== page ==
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Tuesday, October 20, 2015 - 22:18

[Originally published 2 September 2015] The Standard Bank Gallery has put on something incredibly special and you only have until 12 September 2015 to see it. This is, of course, the Pierneef Exhibition. Kathy Munro, Honorary Associate Professor in the School of Architecture and Planning at Wits, visited the exhibition recently and compiled this absorbing piece. Enjoy.

The Standard Bank Gallery is an art gallery of distinction in Johannesburg. Their exhibitions are of a high standard, well researched, often beautiful and always stimulating. The current exhibition "Space for Landscape the work of  J H Pierneef" is no exception and its popularity has spread by word of mouth. It is a splendid "must-see now" exhibition. This is the first major exhibition of Pierneef's work in 35 years. Give yourself a visual treat and drop by at the gallery before the exhibition closes on 12th September. There are 56 works on display and remarkably four of the grand Johannesburg Station panels, belonging to Transnet have been brought to Johannesburg from their permanent / "on loan" home at the Rupert Gallery in Stellenbosch and given place of honour in the exhibition in the central gallery. The exhibition has been skillfully assembled by curator,   Wilhelm Van Rensburg. 


A gorgeous Witwatersrand Gold Mine drawing.  It is emphatically black and white but look at the handling of the clouds (Pierneef work photographed by Kathy Munro)


It is a well balanced exhibition including early works dating from the turn to the century to the very last painting by Pierneef in 1957.  Pierneef painted large canvases and small, worked in a range of media-oils, water colours, pen and ink. As a young man Pierneef travelled to South West Africa (now Namibia) and was fascinated by Bushman rock art. He also visited London and one surprise for me was a small painting of Redcliffe Gardens, in London. I once lived for a month in this area and this is a nostalgic view of a London scene.  

Pierneef travelled abroad at a formative period and his overseas travels introduced him to new thinking and trends in European art, the cubists effects are in so many paintings.


This is one of the Station panels. An unusual view of Table Mountain  (Pierneef work photographed by Kathy Munro)


The exhibition offers the opportunity for a more mature assessment of the evolution of the style that we now immediately recognize as Pierneef.  He was a prolific artist. His forte were the landscapes of South Africa, revealing scenic beauty, subtle colours and an aching nostalgia for almost mythical lifestyle. The subtle colours of blue, browns and rust mountain kloofs capturing the deep shadows of dawn or dusk speak to the soul. Images of early Pretoria and Johannesburg have an almost documentary feel.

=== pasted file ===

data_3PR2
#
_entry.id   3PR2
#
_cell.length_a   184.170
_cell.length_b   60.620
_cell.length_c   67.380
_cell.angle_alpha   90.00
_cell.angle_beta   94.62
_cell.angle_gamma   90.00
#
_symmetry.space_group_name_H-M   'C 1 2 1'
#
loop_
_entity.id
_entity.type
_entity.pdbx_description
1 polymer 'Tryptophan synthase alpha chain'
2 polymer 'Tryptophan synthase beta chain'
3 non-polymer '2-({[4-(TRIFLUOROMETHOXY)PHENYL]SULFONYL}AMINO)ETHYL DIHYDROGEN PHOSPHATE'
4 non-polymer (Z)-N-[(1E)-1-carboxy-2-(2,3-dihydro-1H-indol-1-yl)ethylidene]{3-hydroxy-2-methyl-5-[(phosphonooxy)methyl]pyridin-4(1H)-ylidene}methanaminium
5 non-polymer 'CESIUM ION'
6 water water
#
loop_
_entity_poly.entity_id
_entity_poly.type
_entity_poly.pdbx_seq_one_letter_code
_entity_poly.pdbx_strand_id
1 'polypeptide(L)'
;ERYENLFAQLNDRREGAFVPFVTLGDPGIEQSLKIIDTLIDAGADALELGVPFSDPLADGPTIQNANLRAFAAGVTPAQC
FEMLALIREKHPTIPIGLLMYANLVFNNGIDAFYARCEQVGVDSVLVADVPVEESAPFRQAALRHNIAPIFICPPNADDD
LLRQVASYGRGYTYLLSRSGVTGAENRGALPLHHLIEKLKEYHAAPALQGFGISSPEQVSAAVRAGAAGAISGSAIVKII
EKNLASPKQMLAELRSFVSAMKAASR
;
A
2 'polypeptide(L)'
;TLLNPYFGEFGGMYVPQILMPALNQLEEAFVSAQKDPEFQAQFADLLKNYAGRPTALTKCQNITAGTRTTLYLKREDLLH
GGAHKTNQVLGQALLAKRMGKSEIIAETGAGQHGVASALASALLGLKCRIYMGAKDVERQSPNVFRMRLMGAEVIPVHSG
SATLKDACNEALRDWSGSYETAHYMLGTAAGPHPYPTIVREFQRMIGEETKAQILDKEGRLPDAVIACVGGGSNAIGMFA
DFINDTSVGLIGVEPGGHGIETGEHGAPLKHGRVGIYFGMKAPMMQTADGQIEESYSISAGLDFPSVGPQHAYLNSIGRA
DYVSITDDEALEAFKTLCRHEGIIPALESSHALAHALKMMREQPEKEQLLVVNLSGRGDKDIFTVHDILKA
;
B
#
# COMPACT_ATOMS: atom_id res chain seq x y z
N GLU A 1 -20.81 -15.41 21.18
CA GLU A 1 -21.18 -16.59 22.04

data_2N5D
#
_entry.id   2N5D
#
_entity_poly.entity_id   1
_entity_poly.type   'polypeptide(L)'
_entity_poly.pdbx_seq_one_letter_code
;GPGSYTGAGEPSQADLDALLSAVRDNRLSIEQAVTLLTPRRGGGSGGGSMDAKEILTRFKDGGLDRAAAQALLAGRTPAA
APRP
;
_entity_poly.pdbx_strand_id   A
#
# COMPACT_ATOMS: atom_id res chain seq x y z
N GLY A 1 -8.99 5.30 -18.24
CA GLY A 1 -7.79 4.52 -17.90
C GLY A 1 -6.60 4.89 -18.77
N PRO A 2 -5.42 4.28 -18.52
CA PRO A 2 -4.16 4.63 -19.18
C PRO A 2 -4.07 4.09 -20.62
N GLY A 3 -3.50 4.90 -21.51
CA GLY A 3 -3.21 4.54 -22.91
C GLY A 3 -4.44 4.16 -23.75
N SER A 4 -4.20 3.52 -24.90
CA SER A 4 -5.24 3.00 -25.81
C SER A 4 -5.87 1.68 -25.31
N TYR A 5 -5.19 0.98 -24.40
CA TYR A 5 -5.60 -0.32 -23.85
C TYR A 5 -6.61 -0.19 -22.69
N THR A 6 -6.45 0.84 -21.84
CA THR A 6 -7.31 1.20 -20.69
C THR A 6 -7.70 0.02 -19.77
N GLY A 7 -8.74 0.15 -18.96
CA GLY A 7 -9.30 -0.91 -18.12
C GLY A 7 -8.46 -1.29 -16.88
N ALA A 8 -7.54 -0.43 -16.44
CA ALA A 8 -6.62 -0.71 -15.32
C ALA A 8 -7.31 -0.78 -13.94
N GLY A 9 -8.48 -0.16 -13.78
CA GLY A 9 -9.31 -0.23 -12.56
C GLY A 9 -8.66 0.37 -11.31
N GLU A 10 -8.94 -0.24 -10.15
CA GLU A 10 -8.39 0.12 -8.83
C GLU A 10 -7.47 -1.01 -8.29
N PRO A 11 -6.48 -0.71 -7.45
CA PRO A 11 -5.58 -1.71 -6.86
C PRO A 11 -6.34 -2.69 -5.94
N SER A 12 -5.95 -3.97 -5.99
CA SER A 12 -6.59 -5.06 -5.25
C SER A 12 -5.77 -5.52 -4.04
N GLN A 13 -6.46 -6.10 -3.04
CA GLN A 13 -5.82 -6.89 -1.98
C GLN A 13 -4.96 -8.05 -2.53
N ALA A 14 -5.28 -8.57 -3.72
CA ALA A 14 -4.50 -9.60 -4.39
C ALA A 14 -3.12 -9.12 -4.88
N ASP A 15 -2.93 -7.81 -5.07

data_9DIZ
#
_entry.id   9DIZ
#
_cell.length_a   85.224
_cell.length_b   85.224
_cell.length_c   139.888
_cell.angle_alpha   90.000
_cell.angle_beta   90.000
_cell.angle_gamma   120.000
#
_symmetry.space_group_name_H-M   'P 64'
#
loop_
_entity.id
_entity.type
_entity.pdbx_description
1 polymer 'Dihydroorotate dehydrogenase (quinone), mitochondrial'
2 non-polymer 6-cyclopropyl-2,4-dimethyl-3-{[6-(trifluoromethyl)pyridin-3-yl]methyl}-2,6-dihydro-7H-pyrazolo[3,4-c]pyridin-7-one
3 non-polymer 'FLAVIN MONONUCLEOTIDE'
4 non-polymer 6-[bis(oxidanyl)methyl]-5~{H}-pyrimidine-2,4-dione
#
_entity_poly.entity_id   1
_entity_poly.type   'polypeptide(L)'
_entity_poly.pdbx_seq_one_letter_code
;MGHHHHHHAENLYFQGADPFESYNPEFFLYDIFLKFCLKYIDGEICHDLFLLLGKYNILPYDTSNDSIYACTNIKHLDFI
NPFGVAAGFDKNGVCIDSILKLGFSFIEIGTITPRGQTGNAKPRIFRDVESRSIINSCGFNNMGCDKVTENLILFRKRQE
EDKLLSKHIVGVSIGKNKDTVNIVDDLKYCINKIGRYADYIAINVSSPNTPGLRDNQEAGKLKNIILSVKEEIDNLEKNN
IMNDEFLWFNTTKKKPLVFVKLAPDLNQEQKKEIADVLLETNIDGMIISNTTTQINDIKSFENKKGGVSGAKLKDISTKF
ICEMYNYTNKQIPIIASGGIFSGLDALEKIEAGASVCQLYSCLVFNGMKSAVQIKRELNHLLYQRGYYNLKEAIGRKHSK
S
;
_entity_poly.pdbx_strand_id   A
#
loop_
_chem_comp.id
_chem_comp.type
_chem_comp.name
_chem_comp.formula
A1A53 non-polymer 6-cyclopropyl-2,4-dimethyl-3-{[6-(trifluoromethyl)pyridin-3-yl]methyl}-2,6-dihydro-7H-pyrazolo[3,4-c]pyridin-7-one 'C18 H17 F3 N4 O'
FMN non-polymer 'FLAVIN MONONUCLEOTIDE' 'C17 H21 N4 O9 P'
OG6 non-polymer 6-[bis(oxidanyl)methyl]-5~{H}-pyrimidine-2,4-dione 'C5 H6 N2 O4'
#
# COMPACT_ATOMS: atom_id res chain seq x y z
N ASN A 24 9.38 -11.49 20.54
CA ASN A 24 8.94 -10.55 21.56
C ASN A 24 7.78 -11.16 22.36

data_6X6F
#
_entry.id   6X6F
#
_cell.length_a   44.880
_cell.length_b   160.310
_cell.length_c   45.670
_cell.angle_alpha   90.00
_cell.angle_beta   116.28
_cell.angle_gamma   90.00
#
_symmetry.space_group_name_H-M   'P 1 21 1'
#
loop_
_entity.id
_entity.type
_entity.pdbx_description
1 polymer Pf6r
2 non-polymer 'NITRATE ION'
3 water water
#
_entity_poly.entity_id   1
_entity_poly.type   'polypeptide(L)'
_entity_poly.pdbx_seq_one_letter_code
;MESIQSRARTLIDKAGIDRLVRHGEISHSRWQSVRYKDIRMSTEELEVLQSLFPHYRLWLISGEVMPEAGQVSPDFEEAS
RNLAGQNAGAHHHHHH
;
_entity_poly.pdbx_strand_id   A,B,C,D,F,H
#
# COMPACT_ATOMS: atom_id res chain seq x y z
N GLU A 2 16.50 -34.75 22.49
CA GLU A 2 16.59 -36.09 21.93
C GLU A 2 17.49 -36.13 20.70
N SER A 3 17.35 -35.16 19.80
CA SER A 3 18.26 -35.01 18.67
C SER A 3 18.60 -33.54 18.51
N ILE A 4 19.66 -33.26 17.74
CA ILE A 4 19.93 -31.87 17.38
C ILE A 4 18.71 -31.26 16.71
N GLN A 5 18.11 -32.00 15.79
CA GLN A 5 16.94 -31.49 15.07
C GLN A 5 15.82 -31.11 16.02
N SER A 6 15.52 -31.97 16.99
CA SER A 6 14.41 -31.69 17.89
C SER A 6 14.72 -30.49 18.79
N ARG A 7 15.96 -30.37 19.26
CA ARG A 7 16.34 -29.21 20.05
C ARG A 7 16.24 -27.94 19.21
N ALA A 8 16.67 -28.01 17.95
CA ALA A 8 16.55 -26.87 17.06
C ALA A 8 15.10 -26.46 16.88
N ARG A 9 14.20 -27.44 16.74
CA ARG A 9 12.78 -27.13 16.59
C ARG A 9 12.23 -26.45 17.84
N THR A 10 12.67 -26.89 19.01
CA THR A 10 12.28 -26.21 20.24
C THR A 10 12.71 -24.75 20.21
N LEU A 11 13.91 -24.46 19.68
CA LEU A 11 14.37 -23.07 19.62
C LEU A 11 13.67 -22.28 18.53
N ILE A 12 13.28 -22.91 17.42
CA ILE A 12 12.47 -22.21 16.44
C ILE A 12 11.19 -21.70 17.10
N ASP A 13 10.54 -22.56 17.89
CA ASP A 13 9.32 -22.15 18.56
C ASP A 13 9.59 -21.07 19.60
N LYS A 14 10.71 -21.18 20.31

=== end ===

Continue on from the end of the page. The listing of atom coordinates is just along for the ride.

I have always enjoyed landscape paintings and fell in love with Pierneef when I was a child. His art was as accessible as it was haunting. I was lucky enough to be of an age that I came to know South Africa's beauty through the station panels when they hung in the open main court of the Leith designed Johannesburg Station and one was on best behaviour for a superior meal at the Blue Room. Pierneef combined with the museum steam engine lured me into the romantic possibilities of train travel in South Africa.  Later I enjoyed visits to the Johannesburg Art Gallery because I knew that Pierneef would offer a familiar  welcome. In recent years a visit to Stellenbosch is incomplete without a sojourn at the Rupert Museum.  

Pierneef was interested in the many elements of the South African countryside, from early bushman art to the treed landscape of the Platteland town. 

Perhaps it is the ultimate accolade that today one might look at a cloud or a babobab tree and see shape and form through the eyes of Pierneef recognizing beauty.  He was a man of his era, class and background and painted what he enjoyed.   


Pierneef work photographed by Kathy Munro


Of course the questions arise did he have a political agenda or was his art posthumously appropriated by apartheid era politicians who wanted to seek the myth of order  and imposed beauty. Pierneef unfairly became the whipping boy of a new generation of rebellious South African artists of the eighties. But I think he needs to be appreciated on his own terms and now with the efflux of time there is the distance and space to accept and celebrate Pierneef's works for what they are, not as a social commentary on political issues and turmoil of the 20th century, but as art works of tranquility and great beauty. Give yourself time to marvel that an artist could capture mood and moment to be enjoyed by later generations.  

Top marks to the Standard Bank Gallery for assembling the exhibition and bringing us a fabulous celebration as well as serious reassessment of Pierneef as a South African icon. A catalogue accompanies the exhibition and sadly has been sold out but is offered free electronically (I have struggled to get hold of this).

Best of all is a visit to the Standard Bank Gallery, corner of Simmonds And Frederick Streets. Do take time out of your busy day to enjoy a lyrical art treat.

Kathy Munro is an Honorary Associate Professor in the School of Architecture and Planning at the University of the Witwatersrand. She enjoyed a long career as an academic and in management at Wits University. She trained as an economic historian. She is an enthusiastic book person and has built her own somewhat eclectic book collection over 40 years. Her interests cover Africana, Johannesburg history, history, art history, travel, business and banking histories.


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